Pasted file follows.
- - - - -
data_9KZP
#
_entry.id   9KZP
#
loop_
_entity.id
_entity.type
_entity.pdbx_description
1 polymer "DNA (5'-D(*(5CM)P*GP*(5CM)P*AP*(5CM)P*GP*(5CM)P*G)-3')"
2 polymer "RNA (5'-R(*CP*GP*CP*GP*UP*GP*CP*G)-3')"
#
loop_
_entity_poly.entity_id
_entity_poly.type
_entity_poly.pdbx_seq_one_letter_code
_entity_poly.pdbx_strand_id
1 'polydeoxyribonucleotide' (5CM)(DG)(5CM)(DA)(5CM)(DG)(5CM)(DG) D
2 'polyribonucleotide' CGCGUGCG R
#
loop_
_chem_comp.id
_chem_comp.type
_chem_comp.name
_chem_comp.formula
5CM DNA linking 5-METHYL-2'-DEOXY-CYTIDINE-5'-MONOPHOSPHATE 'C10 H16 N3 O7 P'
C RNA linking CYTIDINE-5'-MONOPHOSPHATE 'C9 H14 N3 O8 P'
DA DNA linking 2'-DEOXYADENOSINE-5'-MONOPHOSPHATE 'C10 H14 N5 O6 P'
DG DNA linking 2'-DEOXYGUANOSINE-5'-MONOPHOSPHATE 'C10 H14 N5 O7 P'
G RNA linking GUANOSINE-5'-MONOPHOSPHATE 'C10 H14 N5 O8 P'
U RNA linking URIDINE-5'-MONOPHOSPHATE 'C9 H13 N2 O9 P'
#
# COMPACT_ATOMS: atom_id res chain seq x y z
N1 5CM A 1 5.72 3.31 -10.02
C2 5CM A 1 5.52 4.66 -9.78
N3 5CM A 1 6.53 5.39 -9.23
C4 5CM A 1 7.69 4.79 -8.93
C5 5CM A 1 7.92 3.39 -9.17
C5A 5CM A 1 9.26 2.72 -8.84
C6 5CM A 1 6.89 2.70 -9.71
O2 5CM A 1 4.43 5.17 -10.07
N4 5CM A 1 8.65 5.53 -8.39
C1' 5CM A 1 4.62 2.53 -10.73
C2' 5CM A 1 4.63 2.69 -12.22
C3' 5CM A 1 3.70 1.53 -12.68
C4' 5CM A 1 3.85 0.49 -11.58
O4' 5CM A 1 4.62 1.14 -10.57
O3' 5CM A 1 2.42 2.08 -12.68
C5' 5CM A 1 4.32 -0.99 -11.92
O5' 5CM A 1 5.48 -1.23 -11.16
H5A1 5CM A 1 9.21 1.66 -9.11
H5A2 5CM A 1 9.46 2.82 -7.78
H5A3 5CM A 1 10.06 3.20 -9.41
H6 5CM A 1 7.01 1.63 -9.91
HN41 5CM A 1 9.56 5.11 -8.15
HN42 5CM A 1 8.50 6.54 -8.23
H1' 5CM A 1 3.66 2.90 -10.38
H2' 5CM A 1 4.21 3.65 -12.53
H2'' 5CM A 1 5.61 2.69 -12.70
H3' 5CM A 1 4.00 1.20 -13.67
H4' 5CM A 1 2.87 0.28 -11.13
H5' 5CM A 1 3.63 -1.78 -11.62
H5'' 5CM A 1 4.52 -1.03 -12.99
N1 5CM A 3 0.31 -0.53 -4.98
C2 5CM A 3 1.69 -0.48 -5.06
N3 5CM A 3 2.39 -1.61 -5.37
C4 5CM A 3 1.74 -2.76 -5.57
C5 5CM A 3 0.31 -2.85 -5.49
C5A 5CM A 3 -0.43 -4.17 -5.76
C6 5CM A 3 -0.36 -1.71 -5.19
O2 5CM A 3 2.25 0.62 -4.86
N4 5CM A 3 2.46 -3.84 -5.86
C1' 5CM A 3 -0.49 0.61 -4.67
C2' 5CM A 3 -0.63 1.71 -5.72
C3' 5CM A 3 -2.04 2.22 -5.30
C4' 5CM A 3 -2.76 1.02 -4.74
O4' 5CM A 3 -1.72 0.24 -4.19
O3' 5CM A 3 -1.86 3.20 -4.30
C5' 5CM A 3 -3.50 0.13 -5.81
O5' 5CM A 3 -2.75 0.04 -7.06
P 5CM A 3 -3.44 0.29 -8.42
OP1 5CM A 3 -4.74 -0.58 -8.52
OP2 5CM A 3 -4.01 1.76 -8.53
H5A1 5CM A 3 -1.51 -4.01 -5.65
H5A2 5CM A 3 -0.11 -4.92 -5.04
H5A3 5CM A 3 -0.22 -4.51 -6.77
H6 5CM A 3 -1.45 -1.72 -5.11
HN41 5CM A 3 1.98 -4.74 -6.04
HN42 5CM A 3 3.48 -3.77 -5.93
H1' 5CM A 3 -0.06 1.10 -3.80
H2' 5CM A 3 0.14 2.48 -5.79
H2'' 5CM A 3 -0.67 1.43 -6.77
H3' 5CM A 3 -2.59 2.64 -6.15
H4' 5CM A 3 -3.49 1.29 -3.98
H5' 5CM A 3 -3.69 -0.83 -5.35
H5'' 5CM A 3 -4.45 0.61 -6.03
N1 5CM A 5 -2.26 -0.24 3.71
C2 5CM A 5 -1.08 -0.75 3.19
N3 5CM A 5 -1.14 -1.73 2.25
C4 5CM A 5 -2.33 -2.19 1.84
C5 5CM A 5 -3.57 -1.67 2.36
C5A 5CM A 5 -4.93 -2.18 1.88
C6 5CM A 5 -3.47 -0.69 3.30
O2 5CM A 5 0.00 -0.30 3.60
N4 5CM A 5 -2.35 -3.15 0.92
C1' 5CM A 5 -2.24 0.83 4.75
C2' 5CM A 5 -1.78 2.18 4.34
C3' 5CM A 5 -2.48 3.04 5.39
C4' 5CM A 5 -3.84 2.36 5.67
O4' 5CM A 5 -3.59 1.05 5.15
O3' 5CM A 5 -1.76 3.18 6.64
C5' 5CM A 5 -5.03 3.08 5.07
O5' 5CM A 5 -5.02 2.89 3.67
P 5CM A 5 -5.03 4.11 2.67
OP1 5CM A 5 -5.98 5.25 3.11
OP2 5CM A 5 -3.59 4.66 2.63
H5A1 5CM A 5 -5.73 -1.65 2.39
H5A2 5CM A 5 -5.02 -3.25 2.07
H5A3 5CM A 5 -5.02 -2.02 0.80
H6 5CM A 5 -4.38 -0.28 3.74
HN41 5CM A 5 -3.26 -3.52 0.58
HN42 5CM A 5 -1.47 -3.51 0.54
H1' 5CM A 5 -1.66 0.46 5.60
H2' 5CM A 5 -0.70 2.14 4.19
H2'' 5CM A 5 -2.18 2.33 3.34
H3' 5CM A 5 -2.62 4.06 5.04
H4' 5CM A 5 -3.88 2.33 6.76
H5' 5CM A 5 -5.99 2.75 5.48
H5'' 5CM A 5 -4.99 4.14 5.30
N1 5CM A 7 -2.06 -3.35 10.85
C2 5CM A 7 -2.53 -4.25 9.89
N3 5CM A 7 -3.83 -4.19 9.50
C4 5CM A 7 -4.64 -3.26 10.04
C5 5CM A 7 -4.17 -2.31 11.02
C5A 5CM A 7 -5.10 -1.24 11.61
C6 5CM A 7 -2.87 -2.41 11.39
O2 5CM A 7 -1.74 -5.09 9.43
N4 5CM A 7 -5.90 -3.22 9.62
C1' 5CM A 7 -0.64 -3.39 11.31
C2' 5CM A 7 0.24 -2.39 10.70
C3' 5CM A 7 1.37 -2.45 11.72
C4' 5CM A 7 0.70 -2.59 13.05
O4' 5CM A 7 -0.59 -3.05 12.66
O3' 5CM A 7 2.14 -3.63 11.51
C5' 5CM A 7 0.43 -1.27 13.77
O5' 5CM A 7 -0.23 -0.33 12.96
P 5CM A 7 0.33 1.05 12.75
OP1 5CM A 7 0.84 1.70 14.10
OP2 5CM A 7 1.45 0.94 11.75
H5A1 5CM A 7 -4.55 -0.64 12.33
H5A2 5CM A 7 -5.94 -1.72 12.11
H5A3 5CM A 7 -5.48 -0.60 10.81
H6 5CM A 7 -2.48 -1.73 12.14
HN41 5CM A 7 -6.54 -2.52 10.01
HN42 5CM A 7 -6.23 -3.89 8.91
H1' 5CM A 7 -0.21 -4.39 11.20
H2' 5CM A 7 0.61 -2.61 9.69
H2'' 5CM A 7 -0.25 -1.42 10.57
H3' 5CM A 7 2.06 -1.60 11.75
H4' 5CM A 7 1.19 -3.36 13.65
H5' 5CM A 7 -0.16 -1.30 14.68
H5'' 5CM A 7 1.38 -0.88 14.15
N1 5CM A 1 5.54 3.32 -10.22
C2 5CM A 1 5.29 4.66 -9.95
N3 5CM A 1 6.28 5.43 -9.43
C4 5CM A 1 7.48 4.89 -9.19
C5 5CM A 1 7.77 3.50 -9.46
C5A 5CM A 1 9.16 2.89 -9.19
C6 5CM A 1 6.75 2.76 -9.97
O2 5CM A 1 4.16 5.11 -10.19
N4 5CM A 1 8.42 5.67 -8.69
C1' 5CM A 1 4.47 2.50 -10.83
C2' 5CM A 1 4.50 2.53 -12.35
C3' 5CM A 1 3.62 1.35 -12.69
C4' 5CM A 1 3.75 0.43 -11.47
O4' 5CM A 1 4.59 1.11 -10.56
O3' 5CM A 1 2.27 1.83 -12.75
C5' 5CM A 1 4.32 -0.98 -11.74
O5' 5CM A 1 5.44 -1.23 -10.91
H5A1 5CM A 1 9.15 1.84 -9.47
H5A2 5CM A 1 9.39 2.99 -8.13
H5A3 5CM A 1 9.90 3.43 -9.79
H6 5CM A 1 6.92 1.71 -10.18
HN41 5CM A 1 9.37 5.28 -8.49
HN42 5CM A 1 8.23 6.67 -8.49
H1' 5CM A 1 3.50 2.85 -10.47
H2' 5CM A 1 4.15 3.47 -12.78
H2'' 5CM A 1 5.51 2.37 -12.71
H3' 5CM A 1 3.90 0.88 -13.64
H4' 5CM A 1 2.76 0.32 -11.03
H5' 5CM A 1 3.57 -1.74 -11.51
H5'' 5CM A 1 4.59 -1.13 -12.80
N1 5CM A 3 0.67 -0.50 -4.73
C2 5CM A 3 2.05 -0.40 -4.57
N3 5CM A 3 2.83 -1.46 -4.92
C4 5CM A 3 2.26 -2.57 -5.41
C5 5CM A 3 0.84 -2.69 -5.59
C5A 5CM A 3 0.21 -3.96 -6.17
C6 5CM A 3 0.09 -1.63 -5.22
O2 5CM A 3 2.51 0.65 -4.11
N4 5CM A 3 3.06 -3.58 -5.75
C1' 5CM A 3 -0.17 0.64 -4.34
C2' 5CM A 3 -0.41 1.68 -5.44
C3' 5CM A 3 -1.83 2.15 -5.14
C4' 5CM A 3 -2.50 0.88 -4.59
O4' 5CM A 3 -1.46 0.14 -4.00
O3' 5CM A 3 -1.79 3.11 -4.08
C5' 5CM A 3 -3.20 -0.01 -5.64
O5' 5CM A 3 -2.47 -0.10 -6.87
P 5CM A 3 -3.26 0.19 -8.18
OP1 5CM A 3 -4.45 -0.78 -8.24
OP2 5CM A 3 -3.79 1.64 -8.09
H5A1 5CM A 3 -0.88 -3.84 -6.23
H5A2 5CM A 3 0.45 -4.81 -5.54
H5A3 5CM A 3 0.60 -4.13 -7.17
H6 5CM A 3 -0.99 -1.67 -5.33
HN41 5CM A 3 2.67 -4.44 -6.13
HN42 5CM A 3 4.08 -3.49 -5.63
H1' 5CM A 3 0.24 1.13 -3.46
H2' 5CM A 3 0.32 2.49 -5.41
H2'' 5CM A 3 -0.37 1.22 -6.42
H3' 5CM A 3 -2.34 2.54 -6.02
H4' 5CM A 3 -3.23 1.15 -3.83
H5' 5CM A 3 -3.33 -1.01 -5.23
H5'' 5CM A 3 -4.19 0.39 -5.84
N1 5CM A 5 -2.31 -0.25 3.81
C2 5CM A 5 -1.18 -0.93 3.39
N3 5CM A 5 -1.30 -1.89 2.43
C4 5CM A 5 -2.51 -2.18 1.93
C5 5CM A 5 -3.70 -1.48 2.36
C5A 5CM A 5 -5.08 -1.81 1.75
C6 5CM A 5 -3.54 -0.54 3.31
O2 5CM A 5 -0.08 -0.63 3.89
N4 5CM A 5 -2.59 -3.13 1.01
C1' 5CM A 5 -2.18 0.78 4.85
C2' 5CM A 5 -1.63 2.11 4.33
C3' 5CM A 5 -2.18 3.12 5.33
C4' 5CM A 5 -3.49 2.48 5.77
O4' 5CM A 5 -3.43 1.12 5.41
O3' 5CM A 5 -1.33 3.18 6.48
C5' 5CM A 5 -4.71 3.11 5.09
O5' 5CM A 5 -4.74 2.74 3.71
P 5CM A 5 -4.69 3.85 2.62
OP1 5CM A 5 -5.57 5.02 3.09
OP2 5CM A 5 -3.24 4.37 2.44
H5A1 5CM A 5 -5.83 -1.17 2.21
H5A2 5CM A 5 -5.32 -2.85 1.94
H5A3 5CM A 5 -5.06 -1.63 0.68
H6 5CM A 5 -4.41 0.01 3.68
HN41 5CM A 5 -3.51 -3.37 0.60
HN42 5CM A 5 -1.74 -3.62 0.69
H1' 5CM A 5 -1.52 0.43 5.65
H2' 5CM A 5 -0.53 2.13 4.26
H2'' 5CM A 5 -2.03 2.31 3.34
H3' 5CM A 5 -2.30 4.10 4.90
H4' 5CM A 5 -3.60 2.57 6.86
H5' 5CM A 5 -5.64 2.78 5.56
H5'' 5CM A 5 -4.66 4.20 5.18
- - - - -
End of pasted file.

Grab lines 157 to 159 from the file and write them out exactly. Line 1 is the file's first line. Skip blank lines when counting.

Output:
H2'' 5CM A 7 -0.25 -1.42 10.57
H3' 5CM A 7 2.06 -1.60 11.75
H4' 5CM A 7 1.19 -3.36 13.65